As Rovio’s success became apparent, international investors turned their gaze on Finland. Supercell proved that there was more to it than good luck.

Now major international players pop over in search of the next big shot. They are ready to invest.

Finnish game companies can be placed on three levels:

  1. Superstars Rovio and Supercell.
  2. The next group of a maximum of 30 firms eager to rise to the top.
  3. The rest, competing to get to the second level.

Compared to the third group, companies on the second level have millions or tens of millions in revenue or funding. They are serious players.

In Finland, even the smallest indie studios are of a higher quality than in many other countries. But in addition to a topnotch product, getting noticed requires excellent skills in figuring out marketing maneuvers. Money isn’t enough, and something smaller players don’t have anyway.

Visiting an accelerator for a couple of hours to listen to how the marketing and business thing should go isn’t of much help. It can bring some feel-good factor, but that won’t get you very far. You need systematic training and development. I’ve proposed a state-funded program that would leverage level three companies to level two. Tax revenue alone would quickly cover expenditure.

The industry offers major growth potential. I believe that within three years, Finland will see another Rovio/Supercell type firm.

Rovio has set as many as fifteen different startups in motion. What the industry needs is initiative, and that’s something these clearly have.”

Jyri Partanen

Managing Director, Remote Control Finland

 “The game industry is changing rapidly. The biggest transformation has involved free-to-play games entering the market, which are initially free, but users subsequently pay for content and advancement.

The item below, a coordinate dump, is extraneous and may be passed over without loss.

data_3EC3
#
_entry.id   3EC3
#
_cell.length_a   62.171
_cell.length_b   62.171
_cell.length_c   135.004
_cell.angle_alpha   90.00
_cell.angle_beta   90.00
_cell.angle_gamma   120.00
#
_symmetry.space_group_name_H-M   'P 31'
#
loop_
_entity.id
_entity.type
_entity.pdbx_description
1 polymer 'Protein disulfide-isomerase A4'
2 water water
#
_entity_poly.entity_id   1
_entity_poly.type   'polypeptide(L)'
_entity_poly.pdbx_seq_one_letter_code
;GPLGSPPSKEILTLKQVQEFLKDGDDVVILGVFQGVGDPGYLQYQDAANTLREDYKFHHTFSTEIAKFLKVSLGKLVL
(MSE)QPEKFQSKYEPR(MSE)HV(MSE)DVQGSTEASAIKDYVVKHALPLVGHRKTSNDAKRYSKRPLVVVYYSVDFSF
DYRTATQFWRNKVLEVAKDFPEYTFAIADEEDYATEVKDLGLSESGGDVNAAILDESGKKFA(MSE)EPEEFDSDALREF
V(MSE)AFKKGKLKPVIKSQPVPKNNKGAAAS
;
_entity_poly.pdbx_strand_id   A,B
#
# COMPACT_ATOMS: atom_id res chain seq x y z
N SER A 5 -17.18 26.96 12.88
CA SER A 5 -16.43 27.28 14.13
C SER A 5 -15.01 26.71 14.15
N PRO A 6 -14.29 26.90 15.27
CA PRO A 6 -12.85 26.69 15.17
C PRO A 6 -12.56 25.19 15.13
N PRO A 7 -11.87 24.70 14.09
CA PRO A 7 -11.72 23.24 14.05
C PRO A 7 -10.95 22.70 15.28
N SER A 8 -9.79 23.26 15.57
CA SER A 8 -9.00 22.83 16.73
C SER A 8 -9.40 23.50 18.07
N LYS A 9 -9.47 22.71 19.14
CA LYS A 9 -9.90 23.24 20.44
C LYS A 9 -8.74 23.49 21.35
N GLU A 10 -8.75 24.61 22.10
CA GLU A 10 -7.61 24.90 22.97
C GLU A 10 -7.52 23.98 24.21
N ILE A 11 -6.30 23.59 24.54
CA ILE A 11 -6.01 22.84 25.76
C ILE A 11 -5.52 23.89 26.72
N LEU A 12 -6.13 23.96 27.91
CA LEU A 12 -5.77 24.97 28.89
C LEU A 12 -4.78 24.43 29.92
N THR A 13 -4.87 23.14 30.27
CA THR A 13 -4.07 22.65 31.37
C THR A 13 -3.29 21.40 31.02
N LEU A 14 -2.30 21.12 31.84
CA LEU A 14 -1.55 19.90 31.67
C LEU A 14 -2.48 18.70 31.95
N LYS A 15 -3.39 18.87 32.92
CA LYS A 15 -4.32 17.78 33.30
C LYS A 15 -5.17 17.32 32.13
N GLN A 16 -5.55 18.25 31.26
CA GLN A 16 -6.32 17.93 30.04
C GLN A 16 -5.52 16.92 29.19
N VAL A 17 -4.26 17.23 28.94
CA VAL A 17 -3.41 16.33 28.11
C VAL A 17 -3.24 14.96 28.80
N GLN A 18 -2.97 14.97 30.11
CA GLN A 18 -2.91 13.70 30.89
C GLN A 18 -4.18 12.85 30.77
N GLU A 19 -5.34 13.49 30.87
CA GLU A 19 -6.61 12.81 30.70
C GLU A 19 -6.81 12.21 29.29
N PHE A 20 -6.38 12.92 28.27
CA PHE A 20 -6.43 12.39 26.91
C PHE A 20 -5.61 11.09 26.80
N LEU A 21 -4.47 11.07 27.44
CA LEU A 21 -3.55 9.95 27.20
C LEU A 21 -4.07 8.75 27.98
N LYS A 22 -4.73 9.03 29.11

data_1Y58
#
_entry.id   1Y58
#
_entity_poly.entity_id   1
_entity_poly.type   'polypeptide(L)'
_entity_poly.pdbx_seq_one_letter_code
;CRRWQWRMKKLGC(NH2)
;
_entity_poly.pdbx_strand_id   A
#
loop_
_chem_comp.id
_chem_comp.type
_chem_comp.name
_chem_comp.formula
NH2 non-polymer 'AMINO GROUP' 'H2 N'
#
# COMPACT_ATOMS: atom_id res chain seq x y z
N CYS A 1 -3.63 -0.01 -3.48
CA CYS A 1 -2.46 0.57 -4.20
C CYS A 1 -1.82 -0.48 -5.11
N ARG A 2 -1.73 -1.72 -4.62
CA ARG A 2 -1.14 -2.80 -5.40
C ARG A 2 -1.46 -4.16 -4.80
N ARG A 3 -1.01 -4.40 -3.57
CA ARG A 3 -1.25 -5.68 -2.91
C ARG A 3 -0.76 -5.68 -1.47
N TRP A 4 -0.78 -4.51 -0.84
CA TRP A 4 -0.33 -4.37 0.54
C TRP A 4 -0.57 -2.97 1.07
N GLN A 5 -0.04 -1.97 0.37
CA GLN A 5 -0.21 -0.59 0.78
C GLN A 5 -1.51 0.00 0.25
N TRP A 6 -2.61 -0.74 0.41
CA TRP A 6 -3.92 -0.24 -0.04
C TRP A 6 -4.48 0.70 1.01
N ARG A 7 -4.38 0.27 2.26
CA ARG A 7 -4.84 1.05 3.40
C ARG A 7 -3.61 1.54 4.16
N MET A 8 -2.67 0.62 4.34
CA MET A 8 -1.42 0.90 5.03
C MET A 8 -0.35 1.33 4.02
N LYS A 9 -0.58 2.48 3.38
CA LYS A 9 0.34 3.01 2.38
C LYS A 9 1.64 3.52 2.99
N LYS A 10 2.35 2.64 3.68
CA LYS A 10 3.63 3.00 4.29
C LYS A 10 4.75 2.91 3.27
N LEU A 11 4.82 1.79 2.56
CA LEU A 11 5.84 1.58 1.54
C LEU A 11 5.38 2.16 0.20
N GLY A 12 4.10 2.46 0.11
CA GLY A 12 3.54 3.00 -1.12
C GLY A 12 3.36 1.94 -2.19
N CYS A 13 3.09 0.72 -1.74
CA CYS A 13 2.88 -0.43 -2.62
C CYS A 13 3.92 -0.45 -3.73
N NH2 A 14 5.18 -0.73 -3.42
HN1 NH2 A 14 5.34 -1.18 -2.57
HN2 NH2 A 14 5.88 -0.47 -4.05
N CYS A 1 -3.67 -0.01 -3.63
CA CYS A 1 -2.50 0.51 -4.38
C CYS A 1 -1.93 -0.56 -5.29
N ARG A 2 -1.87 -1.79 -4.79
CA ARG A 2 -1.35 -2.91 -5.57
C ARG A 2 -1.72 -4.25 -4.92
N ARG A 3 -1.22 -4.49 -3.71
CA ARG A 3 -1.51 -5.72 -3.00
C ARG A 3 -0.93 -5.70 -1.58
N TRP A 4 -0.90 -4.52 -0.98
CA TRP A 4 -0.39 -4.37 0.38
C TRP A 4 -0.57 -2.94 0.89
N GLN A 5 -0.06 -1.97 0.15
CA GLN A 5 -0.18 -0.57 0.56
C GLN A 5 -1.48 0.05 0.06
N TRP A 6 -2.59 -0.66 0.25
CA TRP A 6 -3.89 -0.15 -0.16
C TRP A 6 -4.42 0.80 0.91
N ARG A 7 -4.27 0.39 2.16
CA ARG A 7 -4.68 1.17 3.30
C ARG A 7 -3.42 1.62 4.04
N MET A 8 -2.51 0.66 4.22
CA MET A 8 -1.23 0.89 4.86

Currently, free-to-play games account for 95 per cent of mobile game revenue. This change came unawares, and companies needed to adjust fast. Rovio stopped making paid games in the course of just half a year.
Developing free-to-play games is totally different to paid games. Games are more challenging to produce, as they need to keep up momentum to attract paying customers straight away, in a month, in a year, again and again.

In the games industry, it can be said that half of the budget goes into creating the game, and the other half into content production and follow-up. The industry is prone to rapid changes.

These days, business is established on analytics: the way users play is examined a great deal. Professional roles have entered the scene, requiring experience in the industry and expertise in data analytics. There are simply not enough people with the right qualities, and analysts are sought all over the world

Analytics tools monitor the way players progress in the game and spend money, the duration of game sessions, user demographics, and other parameters.

The industry is characterized by openness, and business skills and technical solutions are shared at large. But there is one area that isn’t shared: player data.

This constitutes the most valuable part of the game, examined carefully from diverse angles.

An education in fields like mathematics and computer sciences is useful in the industry. Communication and negotiation skills are the least studied subjects and generally taught too little. Newcomers may not think of these areas as important and only technological skills counting, but those who master communications and teamwork are the ones who grab the best spots.”  

KooPee Hiltunen and Jyri Partanen are guest speakers at Aalto ENT's Game Executive program.